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Book Review: The Fellowship of The Ring (Reread)

Book Review: Starling House by Alix Harrow

I want to laugh at him. I want to explain about people like me, about the two lists we have to make and the one list we get to keep, the everything we give up for the one thing we can’t. 

Starling house
I’ve been looking forward to reading Starling House by Alix E. Harrow for months. I’ve loved her other books, The Once and Future Witches and, especially, The 10,000 Doors of January, and had fun with her two novellas, A Spindle Splintered and A Mirror Mended (which I read in 2022 but forgot to put on my yearly list) (“had fun” meaning…yes, fun, but not as memorable as the novels.)

I expected a lot out of Starling House is what I’m saying.

It tells the story of Opal and her brother Jasper, who live in a room in a rundown hotel in a small Kentucky  coal mining town called Eden. Opal’s mother is dead, killed in a car accident involving something malicious and mysterious that caused her to drive her car into the river. Opal, who barely escaped drowning that day too, is taking care of her brother while working at the local hardware store, but as a high-school dropout in her twenties who’s always been despised by the town, this isn’t going well. 

She’s always had dreams about the Starling House, a huge old house set behind a gate near a wood on the edge of town. It was originally owned by Eleanor Starling, who wrote a book called The Underland, about a different world full of monsters. 

One day, walking home from work, Opal is compelled to stop at the gate of Starling House. When she pulls at the gate, it cuts her hand and starts up her old dreams. Eventually this leads her into Starling House and the life of Arthur Starling, the only resident.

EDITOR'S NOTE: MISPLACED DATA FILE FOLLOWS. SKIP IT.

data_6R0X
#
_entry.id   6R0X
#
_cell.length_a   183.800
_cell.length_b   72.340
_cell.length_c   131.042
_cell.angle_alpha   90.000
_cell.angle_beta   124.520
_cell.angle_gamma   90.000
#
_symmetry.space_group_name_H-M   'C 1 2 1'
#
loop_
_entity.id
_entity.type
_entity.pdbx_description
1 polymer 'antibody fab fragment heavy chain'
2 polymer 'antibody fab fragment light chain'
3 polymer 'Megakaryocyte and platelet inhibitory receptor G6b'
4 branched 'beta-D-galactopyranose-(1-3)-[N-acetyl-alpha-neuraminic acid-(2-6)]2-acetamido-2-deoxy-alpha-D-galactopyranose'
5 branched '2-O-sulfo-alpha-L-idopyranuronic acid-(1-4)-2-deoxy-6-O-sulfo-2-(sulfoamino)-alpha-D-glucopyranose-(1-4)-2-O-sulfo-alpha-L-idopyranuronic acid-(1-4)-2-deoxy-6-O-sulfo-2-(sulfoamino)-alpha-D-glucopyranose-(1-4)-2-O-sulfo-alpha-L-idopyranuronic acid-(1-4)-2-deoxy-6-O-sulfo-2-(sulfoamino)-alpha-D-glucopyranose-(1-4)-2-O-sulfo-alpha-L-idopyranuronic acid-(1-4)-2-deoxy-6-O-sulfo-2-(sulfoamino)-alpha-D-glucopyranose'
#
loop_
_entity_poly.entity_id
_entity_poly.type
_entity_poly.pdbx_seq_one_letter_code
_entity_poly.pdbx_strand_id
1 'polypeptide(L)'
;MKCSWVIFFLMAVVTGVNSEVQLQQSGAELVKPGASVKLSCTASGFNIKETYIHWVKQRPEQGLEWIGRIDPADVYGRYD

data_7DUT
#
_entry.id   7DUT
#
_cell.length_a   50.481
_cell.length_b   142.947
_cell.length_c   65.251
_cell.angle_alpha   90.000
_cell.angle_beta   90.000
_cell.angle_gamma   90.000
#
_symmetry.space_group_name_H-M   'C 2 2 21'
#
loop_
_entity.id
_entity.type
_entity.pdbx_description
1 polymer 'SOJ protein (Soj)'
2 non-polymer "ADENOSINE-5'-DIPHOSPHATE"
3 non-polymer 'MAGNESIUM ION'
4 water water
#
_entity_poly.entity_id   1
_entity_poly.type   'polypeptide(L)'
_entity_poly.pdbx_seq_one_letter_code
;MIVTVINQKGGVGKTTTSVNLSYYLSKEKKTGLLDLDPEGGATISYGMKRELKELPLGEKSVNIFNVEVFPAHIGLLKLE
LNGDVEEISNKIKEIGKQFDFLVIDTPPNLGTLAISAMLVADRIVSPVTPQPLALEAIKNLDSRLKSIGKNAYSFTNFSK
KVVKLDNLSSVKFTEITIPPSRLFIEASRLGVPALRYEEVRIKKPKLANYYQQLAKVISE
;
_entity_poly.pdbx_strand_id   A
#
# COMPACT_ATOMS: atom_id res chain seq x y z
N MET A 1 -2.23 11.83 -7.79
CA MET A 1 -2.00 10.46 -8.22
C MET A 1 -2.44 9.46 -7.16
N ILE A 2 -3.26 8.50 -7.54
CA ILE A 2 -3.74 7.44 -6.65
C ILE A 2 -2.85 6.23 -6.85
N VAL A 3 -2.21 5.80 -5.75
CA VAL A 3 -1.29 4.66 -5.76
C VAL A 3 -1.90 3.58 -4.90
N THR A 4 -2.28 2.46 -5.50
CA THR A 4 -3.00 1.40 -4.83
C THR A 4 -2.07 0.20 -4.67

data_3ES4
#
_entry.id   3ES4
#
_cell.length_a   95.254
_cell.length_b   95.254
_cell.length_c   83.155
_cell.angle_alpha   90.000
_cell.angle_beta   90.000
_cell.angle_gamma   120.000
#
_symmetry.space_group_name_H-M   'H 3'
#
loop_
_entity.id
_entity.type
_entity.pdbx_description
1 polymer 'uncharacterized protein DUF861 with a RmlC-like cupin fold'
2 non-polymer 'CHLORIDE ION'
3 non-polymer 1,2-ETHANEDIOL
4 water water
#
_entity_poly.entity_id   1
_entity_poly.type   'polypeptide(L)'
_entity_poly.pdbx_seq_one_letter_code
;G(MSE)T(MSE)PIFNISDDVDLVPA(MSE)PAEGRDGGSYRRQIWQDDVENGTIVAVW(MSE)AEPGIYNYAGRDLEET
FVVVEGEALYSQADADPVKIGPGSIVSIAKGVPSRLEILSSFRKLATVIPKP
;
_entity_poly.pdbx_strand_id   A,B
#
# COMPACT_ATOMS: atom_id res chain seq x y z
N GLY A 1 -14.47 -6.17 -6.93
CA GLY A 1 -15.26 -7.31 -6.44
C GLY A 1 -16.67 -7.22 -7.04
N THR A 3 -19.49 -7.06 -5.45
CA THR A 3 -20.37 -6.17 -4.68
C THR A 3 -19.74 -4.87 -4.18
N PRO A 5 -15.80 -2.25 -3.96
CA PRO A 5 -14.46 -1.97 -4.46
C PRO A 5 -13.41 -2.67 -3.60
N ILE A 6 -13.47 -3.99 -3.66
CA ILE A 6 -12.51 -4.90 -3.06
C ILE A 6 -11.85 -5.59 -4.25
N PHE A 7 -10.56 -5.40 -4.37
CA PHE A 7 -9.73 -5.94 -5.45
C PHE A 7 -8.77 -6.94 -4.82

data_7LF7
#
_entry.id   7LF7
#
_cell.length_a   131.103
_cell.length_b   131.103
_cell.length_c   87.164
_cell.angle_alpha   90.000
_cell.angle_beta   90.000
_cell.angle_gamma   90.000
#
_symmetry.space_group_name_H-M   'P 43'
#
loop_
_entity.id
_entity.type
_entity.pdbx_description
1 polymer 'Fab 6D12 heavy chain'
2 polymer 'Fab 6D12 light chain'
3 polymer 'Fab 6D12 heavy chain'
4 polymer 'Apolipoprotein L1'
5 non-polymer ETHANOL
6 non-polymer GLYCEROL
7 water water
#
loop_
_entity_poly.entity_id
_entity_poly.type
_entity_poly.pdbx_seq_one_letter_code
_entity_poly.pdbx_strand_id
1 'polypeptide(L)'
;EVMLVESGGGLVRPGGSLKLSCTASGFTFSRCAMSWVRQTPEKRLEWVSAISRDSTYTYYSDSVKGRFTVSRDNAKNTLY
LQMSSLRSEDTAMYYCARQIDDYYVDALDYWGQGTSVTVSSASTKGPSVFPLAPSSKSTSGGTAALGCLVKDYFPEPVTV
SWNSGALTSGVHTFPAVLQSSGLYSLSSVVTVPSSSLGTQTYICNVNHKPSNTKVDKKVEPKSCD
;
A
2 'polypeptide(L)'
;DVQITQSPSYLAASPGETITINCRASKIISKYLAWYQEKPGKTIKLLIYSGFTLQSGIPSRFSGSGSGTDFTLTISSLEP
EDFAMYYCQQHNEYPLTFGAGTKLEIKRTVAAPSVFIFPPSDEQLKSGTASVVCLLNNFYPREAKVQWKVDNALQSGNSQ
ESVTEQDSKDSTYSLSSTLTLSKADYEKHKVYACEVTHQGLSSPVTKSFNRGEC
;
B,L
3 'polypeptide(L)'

This book reminded me of many others. The Secret Garden a bit, in that the house itself is a character, but a much more powerful and cognizant one. (This isn’t the first book with a house I’ve grown to love like a person, but it definitely has the best house. Or at least the one I am most fond of.) A bit of Beauty and the Beast, as Arthur is a bit beastly and lives in a house with an amazing library. The Hazel Wood and Middlegame because of how a book influences the story. Even a touch of Cloud Cuckoo Land or maybe When Women Were Dragons because of a fantastic librarian character. 

I was bothered by one thing in this book. Opal is a person who dropped out of high school. She loves the library. And her figuring out what is really going on at Starling House involves a fairly obtuse bit of mythology—a sixth river?—which I’d bet even the most bookish person would not put together. I needed her investment in learning, books, mythology, libraries to be MUCH more a part of her character than it was for the ah-ha leaps to make sense.

That said, I really did love this book. Not quite as much as her other books, but so much of it resonated with me. It explores how we try to bury our darkness and our damage and how, no matter what, it still comes out. And I loved Opal. Even though our darkness/damage is entirely different, I connected with Opal so hard. 

It was a perfect book for my last read of the year.


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